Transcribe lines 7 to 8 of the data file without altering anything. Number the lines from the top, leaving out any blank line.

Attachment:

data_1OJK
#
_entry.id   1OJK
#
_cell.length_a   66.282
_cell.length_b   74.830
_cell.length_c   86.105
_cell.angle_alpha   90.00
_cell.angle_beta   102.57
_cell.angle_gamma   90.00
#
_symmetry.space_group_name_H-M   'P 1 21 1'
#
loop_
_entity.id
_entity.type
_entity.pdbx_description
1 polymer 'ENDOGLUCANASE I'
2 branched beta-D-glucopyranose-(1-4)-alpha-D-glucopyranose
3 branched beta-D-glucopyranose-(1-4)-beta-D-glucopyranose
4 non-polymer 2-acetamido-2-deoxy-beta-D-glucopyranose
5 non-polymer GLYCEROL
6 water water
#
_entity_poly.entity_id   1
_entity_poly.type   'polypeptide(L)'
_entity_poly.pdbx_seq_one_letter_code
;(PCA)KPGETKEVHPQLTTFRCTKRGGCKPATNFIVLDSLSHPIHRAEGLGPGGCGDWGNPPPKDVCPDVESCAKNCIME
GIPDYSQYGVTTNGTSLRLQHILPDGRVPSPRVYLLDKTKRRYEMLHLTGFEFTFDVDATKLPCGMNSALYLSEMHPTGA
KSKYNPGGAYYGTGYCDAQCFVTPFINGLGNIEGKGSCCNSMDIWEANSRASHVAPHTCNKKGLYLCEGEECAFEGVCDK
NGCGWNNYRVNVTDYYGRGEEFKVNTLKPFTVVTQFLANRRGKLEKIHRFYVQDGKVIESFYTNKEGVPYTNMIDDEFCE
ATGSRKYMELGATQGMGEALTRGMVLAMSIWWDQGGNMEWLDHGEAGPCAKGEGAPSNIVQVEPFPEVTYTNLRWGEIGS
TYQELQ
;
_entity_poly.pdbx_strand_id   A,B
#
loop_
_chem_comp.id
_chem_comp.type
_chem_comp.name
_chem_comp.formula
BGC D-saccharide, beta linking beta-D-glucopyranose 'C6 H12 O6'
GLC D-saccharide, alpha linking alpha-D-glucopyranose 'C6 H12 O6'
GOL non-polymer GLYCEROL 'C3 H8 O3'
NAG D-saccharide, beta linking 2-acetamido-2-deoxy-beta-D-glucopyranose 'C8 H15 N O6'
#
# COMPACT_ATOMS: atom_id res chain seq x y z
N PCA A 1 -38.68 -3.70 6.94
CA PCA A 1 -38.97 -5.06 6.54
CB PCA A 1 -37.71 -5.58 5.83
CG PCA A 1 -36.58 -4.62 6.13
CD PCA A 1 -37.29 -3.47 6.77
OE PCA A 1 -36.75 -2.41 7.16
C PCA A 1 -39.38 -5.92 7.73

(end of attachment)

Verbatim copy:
_cell.length_c   86.105
_cell.angle_alpha   90.00